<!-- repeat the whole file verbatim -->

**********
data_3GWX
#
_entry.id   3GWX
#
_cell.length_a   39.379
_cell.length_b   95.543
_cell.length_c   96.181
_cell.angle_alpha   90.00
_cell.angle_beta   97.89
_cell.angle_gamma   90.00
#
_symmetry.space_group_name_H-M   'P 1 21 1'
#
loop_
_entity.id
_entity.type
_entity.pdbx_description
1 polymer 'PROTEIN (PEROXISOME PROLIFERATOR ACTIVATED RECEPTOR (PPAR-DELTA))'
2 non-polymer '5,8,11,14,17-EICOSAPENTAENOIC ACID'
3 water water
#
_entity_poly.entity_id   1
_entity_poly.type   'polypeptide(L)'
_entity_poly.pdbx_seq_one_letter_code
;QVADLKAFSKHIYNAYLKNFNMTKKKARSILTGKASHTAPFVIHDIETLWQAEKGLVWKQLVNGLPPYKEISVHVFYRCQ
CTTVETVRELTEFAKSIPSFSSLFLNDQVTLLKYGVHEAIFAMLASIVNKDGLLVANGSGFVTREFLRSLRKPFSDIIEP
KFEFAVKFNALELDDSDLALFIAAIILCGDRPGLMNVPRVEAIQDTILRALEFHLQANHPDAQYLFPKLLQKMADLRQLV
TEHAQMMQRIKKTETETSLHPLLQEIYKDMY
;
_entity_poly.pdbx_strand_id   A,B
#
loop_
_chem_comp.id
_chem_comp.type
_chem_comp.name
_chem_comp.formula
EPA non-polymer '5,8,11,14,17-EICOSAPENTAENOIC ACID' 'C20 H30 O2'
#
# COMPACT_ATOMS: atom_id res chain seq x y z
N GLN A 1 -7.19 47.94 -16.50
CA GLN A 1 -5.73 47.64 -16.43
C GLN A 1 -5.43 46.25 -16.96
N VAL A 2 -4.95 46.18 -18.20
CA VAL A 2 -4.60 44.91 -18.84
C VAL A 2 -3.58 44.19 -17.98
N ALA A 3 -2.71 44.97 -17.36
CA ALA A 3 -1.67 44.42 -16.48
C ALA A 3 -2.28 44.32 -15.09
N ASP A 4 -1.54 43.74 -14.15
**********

data_3GWX
#
_entry.id   3GWX
#
_cell.length_a   39.379
_cell.length_b   95.543
_cell.length_c   96.181
_cell.angle_alpha   90.00
_cell.angle_beta   97.89
_cell.angle_gamma   90.00
#
_symmetry.space_group_name_H-M   'P 1 21 1'
#
loop_
_entity.id
_entity.type
_entity.pdbx_description
1 polymer 'PROTEIN (PEROXISOME PROLIFERATOR ACTIVATED RECEPTOR (PPAR-DELTA))'
2 non-polymer '5,8,11,14,17-EICOSAPENTAENOIC ACID'
3 water water
#
_entity_poly.entity_id   1
_entity_poly.type   'polypeptide(L)'
_entity_poly.pdbx_seq_one_letter_code
;QVADLKAFSKHIYNAYLKNFNMTKKKARSILTGKASHTAPFVIHDIETLWQAEKGLVWKQLVNGLPPYKEISVHVFYRCQ
CTTVETVRELTEFAKSIPSFSSLFLNDQVTLLKYGVHEAIFAMLASIVNKDGLLVANGSGFVTREFLRSLRKPFSDIIEP
KFEFAVKFNALELDDSDLALFIAAIILCGDRPGLMNVPRVEAIQDTILRALEFHLQANHPDAQYLFPKLLQKMADLRQLV
TEHAQMMQRIKKTETETSLHPLLQEIYKDMY
;
_entity_poly.pdbx_strand_id   A,B
#
loop_
_chem_comp.id
_chem_comp.type
_chem_comp.name
_chem_comp.formula
EPA non-polymer '5,8,11,14,17-EICOSAPENTAENOIC ACID' 'C20 H30 O2'
#
# COMPACT_ATOMS: atom_id res chain seq x y z
N GLN A 1 -7.19 47.94 -16.50
CA GLN A 1 -5.73 47.64 -16.43
C GLN A 1 -5.43 46.25 -16.96
N VAL A 2 -4.95 46.18 -18.20
CA VAL A 2 -4.60 44.91 -18.84
C VAL A 2 -3.58 44.19 -17.98
N ALA A 3 -2.71 44.97 -17.36
CA ALA A 3 -1.67 44.42 -16.48
C ALA A 3 -2.28 44.32 -15.09
N ASP A 4 -1.54 43.74 -14.15